October 20, 2000 |
The House on Tuesday approved the first phase of a $7.8-billion plan to restore the Florida Everglades, one of the nation's largest such environmental projects. More than half of the 300-mile-long Everglades ecosystem has been destroyed through decades of flood-control efforts that, while benefiting farms and new housing communities, disrupted the natural flow of water. The legislation, part of a larger water resources bill, authorizes the U.S.
CALIFORNIA | LOCAL
February 5, 2000 |
Cquvator Gatson, a park ranger with the Santa Monica Mountains National Recreation Area, was granted the Superior Service Award this week by the Department of the Interior for her contributions to the park service interpretation program and for excellence in service. Gatson, 49, who has worked for the National Park Service for more than 16 years, balances duties as an interpretive ranger with training responsibilities and groundbreaking projects.
June 3, 1999 |
They once were one of this nation's most reclusive Indian tribes, a small band of 400 who lived so deep in the Everglades--among the alligators and the saw grass--that few outsiders ever saw them. But next week, the Miccosukee tribe will host what amounts to a coming out party in its wetland home, and everyone is invited.
May 19, 1999 |
Interior Secretary Bruce Babbitt approved a plan to protect the Florida panther, the blue tail mole skink and other endangered animals and plants in the Everglades, calling it the most comprehensive effort of its kind in U.S. history. Such plans usually focus on one threatened plant or animal at a time, or a few species in one ecosystem. The new plan is unprecedented because it covers 68 species living in 23 diverse habitats.
April 21, 1999 |
The flames that have roared through the Everglades, cutting off the region's main east-west highway and casting smoke over Miami, are part of a natural cycle that forestry officials say will actually help renourish the ecosystem. "This is actually like a rebirth process," said John Fish, a spokesman for the state Division of Forestry. "Three months from now you probably won't even be able to tell this burned."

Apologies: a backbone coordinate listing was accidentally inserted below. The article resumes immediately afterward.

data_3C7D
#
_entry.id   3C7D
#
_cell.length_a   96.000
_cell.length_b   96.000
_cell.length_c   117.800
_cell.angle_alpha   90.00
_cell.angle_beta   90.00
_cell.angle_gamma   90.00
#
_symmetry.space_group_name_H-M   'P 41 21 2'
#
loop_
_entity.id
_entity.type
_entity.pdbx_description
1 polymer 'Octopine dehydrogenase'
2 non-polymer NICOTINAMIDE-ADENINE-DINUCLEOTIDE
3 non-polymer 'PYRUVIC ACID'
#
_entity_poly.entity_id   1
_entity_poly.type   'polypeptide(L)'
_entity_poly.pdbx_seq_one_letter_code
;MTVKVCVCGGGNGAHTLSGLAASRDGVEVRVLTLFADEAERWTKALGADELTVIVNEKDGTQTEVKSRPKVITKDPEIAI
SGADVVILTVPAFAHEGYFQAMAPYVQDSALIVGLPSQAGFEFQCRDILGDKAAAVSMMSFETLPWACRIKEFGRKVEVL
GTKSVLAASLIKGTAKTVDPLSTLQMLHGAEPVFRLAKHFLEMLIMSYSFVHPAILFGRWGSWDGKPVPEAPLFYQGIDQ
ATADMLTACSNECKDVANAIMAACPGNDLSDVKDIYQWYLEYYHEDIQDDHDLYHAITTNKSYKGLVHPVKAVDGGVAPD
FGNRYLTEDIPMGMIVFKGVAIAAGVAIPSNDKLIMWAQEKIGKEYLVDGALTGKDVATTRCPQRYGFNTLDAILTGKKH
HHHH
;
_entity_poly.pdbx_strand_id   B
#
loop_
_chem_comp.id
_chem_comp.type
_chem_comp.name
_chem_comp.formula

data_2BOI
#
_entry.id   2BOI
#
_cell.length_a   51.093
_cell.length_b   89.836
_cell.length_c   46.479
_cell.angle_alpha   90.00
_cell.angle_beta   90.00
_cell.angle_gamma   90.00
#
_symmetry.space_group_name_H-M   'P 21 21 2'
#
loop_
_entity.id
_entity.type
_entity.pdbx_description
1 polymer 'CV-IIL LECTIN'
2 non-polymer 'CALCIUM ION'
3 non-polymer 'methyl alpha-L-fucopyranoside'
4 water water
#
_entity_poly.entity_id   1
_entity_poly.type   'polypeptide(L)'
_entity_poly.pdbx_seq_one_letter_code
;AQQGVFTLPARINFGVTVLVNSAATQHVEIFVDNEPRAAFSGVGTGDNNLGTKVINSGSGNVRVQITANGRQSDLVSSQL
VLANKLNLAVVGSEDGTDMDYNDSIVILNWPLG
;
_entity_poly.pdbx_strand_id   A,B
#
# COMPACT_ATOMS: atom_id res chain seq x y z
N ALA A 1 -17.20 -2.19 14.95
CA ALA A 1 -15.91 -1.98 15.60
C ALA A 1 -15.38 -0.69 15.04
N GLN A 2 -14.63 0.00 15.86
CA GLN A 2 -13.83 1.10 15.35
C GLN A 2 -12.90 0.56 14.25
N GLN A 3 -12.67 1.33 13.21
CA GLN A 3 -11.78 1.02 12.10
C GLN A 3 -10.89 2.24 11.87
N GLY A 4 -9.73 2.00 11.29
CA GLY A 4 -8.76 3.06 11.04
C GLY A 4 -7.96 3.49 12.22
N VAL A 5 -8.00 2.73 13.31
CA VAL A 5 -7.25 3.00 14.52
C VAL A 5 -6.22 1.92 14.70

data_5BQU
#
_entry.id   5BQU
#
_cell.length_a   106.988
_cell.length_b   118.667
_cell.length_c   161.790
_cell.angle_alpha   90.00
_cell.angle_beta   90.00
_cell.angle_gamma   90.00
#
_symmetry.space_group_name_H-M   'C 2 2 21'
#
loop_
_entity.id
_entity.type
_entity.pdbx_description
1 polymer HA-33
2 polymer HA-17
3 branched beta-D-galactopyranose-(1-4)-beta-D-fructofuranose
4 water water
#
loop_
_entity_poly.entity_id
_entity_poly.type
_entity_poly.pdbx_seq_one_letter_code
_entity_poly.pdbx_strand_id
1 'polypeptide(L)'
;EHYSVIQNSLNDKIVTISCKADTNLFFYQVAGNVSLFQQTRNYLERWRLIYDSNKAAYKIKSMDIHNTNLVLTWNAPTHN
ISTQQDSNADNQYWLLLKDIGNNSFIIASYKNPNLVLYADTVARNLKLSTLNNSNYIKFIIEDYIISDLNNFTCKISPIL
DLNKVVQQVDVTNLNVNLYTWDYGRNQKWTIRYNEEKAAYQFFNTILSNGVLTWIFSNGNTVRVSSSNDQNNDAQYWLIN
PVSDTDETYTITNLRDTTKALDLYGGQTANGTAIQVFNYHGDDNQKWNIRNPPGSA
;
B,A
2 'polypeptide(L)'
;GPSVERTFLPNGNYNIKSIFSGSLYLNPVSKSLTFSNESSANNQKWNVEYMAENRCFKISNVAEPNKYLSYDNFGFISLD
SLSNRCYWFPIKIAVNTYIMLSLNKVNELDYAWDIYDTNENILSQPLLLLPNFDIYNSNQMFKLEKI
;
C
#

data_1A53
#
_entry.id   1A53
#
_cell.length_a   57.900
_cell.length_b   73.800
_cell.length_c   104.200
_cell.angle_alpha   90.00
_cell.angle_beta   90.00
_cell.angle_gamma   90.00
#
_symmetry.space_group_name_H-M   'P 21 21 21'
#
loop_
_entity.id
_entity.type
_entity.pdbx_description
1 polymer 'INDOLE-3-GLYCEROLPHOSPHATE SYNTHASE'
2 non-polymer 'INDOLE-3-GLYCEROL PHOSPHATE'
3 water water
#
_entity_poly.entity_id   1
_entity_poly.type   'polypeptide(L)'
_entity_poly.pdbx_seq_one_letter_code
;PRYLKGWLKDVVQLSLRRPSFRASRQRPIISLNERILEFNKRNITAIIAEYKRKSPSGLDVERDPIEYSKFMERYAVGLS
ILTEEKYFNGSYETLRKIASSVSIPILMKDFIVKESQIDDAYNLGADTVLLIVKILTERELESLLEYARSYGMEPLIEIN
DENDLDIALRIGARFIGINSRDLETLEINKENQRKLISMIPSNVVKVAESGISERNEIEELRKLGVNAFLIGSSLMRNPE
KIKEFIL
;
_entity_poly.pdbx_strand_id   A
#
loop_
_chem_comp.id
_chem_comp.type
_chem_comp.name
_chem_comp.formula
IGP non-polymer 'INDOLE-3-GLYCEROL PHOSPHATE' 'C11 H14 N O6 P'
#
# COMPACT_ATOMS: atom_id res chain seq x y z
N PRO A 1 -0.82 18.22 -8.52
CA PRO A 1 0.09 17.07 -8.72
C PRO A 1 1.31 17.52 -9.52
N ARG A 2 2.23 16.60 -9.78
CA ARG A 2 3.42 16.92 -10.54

April 20, 1999 |
The major east-west highway across the southern part of Florida was closed for the third straight day Monday as uncontrolled wildfires burning in the Everglades shrouded Interstate 75 with thick black smoke. Motorists planning to use the toll road, called "Alligator Alley," again were forced to make long detours to travel between Miami and Fort Lauderdale on the east coast and Naples and Fort Myers on the west.
April 19, 1999 |
A fire fed by rapidly shifting wind burned out of control in the Florida Everglades, consuming 70,000 acres of dry marsh grass and creating clouds of smoke that darkened the Miami area. The fire began on the Everglades' western edge Saturday, possibly ignited by heat from a vehicle's catalytic converter. It quickly became the largest of more than 2,450 blazes that have burned 130,000 acres in the state this year.
October 14, 1998 |
The Everglades can be protected even while Florida's growing population gets the water it needs, Vice President Al Gore said Tuesday, unveiling a $7.8-billion restoration proposal. The plan would rebuild the state's water distribution system and help restore the Everglades--the huge ecosystem of marsh, lake and river that flows over more than 4 million acres from Lake Okeechobee to Florida Bay.
November 27, 1997 |
The state Supreme Court ruled that sugar growers are not solely responsible for cleaning up the Everglades, ordering that all polluters share the cost of restoring the fragile wetland. The court ruled that a constitutional amendment passed by Florida voters in November 1996 does not lay financial liability solely on sugar farmers, whom environmentalists blame for polluting the Everglades.
June 10, 1997 |
A voracious predator from a distant antipodean world has been roaming the marshlands of South Florida for about six weeks now. Before its release, many residents were fearful. But eight years of laboratory study convinced scientists that the confetti-sized Australian weevil would eat only the pesky melaleuca trees, and eventually public apprehension subsided.